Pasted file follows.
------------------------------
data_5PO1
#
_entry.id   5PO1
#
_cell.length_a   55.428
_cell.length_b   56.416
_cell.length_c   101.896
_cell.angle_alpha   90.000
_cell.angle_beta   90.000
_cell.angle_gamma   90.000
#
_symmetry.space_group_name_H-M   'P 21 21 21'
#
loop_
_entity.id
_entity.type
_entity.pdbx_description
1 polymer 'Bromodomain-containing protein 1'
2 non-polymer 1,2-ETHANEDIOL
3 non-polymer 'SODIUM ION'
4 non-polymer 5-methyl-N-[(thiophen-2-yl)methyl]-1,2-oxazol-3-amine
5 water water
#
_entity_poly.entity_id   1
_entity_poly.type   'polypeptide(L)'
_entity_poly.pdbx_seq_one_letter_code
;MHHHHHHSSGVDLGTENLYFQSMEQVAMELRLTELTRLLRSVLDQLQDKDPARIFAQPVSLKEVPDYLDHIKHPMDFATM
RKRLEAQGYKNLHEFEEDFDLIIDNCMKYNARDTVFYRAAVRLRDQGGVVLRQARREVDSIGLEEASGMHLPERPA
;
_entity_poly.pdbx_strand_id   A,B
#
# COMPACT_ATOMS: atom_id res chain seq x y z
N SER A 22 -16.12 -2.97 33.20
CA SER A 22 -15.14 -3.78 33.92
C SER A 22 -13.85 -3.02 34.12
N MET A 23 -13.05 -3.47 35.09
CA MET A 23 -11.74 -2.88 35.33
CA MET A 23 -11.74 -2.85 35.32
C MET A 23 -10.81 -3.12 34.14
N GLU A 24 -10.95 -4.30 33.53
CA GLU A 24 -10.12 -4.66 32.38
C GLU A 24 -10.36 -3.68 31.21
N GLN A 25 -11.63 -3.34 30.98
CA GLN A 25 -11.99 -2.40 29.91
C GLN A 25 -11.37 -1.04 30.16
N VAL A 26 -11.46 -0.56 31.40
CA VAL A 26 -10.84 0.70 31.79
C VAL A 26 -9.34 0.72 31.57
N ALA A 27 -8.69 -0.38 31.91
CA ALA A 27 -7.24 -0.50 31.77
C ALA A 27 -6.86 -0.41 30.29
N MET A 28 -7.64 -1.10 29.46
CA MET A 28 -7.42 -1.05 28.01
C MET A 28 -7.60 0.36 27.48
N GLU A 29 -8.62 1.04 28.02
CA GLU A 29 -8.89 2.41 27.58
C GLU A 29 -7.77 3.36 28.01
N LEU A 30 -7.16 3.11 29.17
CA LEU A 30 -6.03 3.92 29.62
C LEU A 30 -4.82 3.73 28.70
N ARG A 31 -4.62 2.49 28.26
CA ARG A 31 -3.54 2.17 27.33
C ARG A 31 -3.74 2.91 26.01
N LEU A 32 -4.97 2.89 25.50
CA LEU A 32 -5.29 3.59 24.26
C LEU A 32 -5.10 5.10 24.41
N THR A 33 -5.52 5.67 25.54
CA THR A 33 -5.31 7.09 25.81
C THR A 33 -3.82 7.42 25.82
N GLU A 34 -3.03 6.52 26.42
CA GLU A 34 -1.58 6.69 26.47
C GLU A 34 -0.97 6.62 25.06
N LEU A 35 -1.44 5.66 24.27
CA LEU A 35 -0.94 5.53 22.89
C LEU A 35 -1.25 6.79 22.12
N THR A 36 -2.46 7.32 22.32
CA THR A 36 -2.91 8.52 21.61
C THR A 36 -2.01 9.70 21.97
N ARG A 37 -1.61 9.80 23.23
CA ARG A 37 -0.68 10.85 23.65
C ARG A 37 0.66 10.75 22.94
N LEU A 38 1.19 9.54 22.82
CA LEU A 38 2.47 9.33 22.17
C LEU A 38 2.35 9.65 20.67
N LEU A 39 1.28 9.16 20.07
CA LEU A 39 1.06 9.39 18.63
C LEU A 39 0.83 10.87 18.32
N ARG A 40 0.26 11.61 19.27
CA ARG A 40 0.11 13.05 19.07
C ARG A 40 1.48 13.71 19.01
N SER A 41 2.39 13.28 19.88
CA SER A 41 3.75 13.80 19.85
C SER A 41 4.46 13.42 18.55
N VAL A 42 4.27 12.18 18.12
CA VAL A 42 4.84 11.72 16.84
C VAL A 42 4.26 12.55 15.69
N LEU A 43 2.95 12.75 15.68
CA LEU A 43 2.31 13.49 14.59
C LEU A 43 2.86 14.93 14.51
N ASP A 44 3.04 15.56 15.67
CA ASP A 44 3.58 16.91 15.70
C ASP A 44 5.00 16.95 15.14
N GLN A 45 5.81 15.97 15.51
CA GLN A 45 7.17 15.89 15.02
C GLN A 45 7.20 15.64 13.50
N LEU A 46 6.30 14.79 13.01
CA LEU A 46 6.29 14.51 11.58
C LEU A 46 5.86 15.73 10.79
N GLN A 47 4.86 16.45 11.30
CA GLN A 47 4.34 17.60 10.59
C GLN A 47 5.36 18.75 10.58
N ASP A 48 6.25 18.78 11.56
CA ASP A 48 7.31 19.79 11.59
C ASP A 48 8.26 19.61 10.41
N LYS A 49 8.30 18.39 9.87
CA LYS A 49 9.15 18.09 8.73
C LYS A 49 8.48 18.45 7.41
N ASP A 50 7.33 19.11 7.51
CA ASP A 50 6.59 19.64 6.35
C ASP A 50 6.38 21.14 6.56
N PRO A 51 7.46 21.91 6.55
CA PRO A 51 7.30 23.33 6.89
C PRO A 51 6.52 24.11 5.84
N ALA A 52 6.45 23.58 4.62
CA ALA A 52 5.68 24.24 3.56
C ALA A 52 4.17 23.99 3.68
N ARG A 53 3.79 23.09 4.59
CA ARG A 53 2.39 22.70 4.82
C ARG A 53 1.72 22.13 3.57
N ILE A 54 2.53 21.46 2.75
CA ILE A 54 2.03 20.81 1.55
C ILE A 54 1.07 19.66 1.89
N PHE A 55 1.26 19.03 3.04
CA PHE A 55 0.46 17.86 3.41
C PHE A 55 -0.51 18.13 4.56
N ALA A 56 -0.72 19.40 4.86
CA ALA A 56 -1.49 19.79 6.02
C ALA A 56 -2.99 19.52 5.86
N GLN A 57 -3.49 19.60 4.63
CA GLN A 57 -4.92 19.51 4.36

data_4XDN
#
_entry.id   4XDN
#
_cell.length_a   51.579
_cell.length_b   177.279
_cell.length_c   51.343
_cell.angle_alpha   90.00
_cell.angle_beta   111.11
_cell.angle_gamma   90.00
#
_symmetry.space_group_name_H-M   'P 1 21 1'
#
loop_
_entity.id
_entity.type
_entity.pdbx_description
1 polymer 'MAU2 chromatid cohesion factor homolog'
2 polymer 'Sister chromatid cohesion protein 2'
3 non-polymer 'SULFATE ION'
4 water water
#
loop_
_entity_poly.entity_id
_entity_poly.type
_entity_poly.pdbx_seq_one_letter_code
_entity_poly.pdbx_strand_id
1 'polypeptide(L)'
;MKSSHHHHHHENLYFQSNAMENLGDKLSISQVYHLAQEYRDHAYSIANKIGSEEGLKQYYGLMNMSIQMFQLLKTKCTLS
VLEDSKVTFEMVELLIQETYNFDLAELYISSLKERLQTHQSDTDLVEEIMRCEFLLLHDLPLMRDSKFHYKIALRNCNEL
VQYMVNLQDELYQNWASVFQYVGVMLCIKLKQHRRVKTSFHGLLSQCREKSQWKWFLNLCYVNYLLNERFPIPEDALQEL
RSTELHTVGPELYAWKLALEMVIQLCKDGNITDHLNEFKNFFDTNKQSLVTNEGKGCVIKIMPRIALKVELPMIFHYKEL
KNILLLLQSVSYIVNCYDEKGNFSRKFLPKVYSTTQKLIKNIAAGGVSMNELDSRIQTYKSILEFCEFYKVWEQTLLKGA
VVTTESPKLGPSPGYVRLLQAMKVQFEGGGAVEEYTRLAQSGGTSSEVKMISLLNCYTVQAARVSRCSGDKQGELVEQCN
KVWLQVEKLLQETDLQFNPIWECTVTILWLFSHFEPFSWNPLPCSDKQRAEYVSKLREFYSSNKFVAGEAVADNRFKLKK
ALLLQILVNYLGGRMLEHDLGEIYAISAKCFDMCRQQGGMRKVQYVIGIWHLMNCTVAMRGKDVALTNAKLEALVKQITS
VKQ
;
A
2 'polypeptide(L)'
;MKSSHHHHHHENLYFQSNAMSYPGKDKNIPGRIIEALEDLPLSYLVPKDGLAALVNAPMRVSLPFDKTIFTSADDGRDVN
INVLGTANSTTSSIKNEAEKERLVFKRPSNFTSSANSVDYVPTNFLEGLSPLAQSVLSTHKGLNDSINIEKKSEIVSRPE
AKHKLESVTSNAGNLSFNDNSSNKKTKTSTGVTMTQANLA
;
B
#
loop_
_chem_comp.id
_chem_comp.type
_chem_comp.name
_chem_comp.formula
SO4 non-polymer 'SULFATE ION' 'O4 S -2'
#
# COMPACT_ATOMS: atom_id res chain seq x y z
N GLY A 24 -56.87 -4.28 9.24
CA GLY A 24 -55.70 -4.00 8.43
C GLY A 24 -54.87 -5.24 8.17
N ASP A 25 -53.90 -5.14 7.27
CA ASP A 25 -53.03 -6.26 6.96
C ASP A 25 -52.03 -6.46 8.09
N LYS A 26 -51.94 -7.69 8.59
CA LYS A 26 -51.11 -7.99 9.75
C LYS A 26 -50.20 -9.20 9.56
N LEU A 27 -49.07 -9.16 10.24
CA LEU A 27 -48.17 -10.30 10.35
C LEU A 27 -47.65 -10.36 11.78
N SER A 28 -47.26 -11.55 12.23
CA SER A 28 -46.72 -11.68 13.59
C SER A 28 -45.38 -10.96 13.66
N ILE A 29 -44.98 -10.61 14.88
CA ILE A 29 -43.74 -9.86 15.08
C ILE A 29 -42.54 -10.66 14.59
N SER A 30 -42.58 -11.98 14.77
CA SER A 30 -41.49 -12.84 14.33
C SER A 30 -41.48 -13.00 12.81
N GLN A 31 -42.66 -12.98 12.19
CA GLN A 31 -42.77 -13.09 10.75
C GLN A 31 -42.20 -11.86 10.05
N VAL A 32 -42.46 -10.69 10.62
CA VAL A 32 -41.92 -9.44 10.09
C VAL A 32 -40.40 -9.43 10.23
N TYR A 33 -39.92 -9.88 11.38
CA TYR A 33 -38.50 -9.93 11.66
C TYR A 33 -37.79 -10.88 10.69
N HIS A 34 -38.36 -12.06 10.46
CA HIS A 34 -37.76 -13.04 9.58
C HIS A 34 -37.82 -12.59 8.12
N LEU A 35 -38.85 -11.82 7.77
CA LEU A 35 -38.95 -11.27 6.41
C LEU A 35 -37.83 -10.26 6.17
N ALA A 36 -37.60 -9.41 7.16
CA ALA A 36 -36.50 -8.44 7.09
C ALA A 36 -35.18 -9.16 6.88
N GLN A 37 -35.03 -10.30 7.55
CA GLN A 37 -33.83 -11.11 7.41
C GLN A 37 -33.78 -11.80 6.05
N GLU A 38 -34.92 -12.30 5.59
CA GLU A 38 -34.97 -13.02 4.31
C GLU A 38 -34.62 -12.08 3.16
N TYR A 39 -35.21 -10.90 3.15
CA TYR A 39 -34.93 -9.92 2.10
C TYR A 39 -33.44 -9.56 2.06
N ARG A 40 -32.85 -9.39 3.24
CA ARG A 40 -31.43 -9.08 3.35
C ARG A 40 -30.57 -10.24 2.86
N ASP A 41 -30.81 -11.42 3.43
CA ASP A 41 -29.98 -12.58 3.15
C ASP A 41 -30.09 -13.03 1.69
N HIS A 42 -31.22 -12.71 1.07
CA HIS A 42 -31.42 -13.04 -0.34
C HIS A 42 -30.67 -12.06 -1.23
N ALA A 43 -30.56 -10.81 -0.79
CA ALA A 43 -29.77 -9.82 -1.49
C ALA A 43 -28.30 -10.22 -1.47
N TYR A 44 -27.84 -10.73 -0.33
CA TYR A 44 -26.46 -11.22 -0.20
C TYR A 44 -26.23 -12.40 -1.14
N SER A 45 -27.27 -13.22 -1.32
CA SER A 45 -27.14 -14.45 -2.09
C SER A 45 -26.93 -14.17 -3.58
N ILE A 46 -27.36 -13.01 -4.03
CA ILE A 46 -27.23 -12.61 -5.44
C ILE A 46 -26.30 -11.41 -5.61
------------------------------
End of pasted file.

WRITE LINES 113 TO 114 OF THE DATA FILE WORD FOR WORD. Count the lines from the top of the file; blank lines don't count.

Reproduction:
CA ASP A 48 7.31 19.79 11.59
C ASP A 48 8.26 19.61 10.41